Today there has been a visible improvement in both the attitudes and actions of the Kurdistan Regional Government toward Assyrians in the region. Ideologies of hate and confrontation are steadily being replaced with tolerance and cooperation. The Kurdistan Regional Government seems more intent than ever on obtaining stability, security, and prosperity throughout the region and has undertaken several initiatives in this regard. While Assyrian Christians have long been a prime target for escalating violence of extremists initially in central and southern Iraq and now in the northern city of Mosul intended to drive them away from their homelands, the Kurdistan Regional Government (KRG) now welcomes Christians fleeing religious persecution. And now, the KRG is pursuing an open policy toward ethnic minorities designed to share administrative responsibilities and establish autonomy. It seems as though the KRG has learned, from mistakes committed by other regimes, it is unwise to neglect the national rights of ethnic minorities in Iraq.

Hopefully, the declaration to establish constitutional autonomy for our nation will be followed by the required legislative law necessary to ascertain the exact boundary of the territory covered by the autonomy as well as the appointed date for its application. Indeed, in a recent news conference following a joint meeting of the KRG and KNA, Mr. Barzani and Mr. Mufti declared that the national rights of all ethnic minorities in the Kurdistan region are lawful, and that they were close to finding the right form for establishing autonomy for our people too. Although we should be tremendously grateful for opportunity to enjoy autonomy in the Nineveh plains, we should also stress the importance of sharing the responsibility of determining how the autonomy is recognized. Clearly, this challenge will take every bit of our collective effort to overcome. But, as I see it, there exists the rare chance to change the course of history for future generations of our people in Iraq, and to demonstrate to the world what it means to persevere.

The time has come, my friends, for us to dedicate ourselves to the unity of our nation. Unanimity of voice is our only hope of effectively condemning the politics of divisiveness and confrontation. So, I would like to propose following suggestions to be carried forth:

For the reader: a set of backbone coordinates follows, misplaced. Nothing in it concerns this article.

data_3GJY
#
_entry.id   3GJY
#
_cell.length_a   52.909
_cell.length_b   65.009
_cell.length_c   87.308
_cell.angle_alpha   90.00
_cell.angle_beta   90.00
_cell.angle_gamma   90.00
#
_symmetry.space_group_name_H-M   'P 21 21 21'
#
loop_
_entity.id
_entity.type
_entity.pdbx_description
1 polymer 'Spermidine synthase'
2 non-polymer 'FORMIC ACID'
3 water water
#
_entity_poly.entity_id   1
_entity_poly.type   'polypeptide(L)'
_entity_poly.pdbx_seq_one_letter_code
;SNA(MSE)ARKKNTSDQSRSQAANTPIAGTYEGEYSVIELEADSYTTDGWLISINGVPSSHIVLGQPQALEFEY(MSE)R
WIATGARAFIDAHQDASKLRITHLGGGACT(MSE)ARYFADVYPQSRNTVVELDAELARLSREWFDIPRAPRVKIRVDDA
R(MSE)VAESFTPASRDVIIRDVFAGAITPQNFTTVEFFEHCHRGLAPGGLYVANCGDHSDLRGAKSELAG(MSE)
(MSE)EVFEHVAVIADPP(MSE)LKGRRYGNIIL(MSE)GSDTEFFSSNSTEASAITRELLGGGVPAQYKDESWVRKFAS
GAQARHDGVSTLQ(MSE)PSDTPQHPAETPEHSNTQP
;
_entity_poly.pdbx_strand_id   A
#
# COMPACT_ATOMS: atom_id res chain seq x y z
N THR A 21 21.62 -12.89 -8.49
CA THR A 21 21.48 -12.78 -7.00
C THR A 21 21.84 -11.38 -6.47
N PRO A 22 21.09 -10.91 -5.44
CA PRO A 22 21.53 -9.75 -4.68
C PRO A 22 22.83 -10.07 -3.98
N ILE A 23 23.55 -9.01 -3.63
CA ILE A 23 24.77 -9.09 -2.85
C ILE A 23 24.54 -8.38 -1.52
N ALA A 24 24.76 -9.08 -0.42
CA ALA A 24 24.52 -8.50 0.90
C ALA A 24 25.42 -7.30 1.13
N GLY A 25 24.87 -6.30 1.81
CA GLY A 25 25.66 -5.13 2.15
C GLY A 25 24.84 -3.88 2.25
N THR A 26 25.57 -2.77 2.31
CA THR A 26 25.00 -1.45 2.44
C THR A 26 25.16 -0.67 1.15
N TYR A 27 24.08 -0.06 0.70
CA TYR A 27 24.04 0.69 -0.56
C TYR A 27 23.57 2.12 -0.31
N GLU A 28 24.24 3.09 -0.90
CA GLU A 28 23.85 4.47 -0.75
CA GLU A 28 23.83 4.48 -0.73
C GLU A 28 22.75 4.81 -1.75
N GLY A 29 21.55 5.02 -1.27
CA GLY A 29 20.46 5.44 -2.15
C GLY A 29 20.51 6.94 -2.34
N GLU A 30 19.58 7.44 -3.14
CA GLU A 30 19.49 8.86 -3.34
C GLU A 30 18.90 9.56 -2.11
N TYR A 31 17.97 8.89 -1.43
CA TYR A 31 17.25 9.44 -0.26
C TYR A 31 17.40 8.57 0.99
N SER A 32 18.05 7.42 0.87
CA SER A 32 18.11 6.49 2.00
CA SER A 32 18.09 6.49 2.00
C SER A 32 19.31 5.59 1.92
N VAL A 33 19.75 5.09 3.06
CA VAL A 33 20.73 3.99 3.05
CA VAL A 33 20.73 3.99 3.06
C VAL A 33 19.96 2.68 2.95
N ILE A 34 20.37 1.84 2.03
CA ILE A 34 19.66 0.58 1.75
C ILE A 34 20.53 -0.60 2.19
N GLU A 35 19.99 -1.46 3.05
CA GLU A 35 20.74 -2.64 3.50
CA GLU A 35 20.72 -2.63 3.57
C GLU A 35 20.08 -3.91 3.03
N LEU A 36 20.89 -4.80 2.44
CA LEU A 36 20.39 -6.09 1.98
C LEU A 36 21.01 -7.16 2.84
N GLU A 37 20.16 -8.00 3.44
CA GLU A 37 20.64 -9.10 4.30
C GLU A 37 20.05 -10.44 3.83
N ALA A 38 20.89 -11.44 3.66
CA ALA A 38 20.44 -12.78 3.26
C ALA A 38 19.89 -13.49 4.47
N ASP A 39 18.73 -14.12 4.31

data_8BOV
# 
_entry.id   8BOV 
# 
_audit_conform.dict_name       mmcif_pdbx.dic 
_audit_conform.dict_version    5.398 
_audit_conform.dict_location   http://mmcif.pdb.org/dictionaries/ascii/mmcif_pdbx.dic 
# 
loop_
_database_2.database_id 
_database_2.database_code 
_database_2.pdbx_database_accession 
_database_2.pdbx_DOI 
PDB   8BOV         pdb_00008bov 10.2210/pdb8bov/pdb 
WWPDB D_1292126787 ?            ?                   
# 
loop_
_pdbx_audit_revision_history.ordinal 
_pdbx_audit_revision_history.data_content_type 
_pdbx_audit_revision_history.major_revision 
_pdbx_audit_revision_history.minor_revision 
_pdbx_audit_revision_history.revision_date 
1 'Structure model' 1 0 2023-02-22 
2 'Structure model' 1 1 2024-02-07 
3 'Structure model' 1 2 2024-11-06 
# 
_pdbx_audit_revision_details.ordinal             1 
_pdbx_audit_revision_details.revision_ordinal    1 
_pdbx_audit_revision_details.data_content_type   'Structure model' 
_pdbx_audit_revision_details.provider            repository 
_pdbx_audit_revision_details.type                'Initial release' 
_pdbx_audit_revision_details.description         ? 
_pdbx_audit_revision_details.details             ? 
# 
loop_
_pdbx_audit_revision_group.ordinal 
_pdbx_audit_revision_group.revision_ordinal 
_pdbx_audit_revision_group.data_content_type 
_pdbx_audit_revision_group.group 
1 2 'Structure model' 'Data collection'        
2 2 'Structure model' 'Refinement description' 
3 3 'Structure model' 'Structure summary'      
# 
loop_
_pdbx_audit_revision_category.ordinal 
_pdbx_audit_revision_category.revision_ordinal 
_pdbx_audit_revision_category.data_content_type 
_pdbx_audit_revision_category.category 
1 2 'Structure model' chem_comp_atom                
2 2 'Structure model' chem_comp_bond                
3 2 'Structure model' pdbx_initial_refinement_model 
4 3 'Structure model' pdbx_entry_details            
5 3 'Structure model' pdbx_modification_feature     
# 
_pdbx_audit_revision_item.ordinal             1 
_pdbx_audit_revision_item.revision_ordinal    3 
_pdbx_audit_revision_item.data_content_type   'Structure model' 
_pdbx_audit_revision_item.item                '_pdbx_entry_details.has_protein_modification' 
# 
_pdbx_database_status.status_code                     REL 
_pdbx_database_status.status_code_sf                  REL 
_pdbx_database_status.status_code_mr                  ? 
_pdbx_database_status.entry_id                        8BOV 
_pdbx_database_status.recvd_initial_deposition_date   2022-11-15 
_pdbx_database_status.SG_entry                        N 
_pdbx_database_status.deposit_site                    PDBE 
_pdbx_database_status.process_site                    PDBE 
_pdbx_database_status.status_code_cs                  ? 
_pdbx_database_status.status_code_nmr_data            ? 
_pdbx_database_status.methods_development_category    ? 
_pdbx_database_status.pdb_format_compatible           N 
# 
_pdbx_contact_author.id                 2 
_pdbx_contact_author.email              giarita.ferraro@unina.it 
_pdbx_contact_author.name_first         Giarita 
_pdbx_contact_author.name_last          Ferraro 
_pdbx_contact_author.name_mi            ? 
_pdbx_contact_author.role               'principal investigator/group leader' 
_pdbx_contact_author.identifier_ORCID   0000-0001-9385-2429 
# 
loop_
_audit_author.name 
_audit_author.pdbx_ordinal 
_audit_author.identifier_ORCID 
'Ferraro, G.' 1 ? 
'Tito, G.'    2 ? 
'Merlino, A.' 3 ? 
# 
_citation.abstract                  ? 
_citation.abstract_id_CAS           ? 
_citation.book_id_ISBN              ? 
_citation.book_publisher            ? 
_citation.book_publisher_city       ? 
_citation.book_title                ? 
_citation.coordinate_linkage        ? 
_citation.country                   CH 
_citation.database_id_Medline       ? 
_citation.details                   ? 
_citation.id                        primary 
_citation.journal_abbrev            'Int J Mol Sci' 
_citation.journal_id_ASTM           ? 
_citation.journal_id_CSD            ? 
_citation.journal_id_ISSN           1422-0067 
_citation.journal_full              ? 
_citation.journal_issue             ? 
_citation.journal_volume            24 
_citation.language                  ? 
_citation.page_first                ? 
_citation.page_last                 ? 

1. Let us call upon the organizers of conferences recently convened in the Kurdistan region and abroad to join in a united national conference to be held in 2009. We are certain such a conference would serve as the largest gathering of our people and any conclusions which may be drawn from this conference would clearly reflect the opinions of the majority, as well as help form the basis upon which the autonomy should be created.
2. In the time leading up to the united national conference we should agree that any and all attacks and counter-attacks between Assyrian sectors, individuals, and organizations exchanged in the media cease and desist.
3. Propose a working plan to the UNC to include the following headings:
• The Name of Our Nation: Keep in mind that we are one people, one nation, and should therefore be known by one name. Recognizing our nation, the way we currently do, ChaldeanSyriacAssyrian, is more indicative of divisiveness than unity, and unity is our most powerful weapon.
• The Autonomy: Constitutionally declared right for the indigenous Assyrian nation, predominated by equality, security, and prosperity.
• The Autonomous Territory: A unique area, part Nineveh province, part Dohuk, well defined by its geographical occurrences in the north, the Iraq-Turkey border, the east flanked by the great Zab river, and west by the Tigris river.
• The Name of the Autonomous Territory: To be known as Assyria.
• Restoring Solidarity Between Our Communities Abroad and Those in the Region
• Election of a United National Assembly: To be of the highest authority in our land.
• Election of a United College Leadership: Ambitious and honest leadership to restore national unity, establish national rights, and lead our charge.
• Election of Two Follow Up Committees: One for Iraq, and one for abroad, to pursue the implementation of conference resolutions under the command of the United College Leadership.
• Call to Action: To call upon the Iraqi Central Government and the KRG for the prompt and swift establishment of a constitutional autonomy for our nation.

Thank you for your time and attention. God bless you, and God bless our united people!